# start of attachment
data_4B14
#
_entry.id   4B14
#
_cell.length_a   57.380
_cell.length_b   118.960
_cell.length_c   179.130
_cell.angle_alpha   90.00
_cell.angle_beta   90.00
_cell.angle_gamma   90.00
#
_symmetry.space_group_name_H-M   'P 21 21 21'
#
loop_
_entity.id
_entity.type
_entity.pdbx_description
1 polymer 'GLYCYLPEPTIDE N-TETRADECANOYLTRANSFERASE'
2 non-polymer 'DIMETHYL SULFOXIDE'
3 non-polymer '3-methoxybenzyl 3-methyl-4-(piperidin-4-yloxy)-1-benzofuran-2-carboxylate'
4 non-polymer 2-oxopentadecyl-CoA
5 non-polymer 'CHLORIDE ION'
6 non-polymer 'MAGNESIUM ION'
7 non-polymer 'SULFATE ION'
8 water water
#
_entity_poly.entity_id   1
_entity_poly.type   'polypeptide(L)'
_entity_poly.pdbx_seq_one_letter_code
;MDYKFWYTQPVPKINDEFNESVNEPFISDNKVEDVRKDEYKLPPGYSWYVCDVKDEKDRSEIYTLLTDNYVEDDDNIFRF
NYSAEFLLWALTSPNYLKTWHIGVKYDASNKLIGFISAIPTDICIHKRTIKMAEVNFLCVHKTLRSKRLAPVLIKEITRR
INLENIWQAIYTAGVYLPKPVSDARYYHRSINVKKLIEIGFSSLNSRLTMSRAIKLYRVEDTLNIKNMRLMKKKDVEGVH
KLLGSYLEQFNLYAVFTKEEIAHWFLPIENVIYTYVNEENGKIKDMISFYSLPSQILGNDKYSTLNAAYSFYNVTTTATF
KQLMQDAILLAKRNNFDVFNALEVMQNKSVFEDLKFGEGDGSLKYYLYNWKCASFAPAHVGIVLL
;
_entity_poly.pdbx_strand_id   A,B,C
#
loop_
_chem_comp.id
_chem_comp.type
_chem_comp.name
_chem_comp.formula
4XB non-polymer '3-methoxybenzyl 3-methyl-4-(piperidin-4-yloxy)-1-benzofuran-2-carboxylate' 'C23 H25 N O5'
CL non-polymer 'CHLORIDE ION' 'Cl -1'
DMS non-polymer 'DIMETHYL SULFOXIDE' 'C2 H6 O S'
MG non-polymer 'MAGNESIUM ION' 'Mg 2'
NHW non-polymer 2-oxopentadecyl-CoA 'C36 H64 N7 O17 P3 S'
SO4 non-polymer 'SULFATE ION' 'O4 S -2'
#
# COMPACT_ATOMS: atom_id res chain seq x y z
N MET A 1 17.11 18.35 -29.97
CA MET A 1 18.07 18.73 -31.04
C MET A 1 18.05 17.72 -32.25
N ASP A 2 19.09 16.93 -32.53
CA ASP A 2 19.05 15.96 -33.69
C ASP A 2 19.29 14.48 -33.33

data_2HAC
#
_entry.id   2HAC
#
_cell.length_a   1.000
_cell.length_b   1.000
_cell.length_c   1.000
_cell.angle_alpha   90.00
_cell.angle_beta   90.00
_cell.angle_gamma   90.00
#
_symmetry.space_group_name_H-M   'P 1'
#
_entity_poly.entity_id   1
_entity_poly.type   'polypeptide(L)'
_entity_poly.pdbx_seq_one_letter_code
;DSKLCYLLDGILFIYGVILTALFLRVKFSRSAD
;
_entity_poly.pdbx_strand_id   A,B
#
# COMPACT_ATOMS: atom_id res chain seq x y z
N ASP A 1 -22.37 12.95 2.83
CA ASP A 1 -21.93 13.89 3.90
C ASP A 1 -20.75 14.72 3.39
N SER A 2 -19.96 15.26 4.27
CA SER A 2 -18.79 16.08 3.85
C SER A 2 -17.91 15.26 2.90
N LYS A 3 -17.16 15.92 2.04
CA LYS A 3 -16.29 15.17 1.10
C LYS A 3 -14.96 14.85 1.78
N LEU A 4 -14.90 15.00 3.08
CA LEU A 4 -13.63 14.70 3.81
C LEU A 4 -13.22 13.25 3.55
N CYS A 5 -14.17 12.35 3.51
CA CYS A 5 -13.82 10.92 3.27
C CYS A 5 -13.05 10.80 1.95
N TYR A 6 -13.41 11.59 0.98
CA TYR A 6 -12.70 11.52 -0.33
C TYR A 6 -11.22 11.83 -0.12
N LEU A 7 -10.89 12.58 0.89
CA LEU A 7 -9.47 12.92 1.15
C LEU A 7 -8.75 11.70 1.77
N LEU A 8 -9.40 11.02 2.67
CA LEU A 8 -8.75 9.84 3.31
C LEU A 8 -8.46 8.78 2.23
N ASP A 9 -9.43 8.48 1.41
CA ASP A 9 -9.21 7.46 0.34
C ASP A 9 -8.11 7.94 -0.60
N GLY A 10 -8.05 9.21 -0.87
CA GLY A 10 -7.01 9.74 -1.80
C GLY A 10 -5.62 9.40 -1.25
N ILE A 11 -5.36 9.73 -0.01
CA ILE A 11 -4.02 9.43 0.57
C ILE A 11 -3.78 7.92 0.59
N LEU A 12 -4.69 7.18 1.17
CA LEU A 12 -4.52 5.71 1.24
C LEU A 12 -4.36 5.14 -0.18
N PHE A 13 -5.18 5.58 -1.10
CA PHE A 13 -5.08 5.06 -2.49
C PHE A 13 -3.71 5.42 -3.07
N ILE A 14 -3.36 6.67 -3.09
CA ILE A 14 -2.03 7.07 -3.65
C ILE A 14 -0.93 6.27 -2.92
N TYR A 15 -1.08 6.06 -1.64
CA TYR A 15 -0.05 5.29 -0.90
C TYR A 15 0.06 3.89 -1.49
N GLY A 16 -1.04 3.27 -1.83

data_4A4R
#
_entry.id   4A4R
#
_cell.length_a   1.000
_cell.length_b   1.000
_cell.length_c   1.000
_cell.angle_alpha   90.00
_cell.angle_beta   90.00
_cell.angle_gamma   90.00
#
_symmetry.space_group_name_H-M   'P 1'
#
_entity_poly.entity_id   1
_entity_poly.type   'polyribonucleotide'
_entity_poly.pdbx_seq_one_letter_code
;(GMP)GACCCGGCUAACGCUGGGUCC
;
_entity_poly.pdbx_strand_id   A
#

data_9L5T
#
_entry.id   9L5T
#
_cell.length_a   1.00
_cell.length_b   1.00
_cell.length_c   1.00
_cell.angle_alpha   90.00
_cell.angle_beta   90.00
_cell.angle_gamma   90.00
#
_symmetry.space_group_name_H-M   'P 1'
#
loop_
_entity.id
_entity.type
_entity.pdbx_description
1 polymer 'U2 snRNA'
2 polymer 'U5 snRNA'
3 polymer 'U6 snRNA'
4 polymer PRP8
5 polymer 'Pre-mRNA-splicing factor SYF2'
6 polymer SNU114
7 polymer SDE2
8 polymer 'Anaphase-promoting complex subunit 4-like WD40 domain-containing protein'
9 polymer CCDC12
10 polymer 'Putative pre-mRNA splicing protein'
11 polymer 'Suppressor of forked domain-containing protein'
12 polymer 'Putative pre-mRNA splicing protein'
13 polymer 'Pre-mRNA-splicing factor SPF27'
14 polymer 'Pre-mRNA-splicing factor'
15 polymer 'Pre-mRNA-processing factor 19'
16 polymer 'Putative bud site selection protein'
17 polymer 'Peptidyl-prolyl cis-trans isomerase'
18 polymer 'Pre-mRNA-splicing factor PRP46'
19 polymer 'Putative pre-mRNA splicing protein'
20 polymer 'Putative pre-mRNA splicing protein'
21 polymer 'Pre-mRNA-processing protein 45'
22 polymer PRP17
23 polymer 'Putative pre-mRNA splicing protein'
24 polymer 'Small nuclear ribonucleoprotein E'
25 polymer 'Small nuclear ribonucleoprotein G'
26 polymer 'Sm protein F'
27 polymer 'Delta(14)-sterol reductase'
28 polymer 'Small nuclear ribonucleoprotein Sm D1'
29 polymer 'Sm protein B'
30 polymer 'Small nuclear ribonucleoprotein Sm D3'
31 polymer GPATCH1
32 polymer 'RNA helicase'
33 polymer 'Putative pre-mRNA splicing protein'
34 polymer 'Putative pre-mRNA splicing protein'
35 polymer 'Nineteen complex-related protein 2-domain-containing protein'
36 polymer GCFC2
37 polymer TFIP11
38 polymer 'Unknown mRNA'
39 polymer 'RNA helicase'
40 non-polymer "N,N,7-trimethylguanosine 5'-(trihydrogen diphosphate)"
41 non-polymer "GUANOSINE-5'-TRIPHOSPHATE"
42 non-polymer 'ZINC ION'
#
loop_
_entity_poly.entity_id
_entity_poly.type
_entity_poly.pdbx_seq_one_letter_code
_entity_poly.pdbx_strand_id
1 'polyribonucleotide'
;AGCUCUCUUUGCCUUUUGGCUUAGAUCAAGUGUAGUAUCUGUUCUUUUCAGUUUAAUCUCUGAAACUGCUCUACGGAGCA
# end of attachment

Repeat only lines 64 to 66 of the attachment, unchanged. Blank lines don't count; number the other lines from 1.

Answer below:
_cell.angle_alpha   90.00
_cell.angle_beta   90.00
_cell.angle_gamma   90.00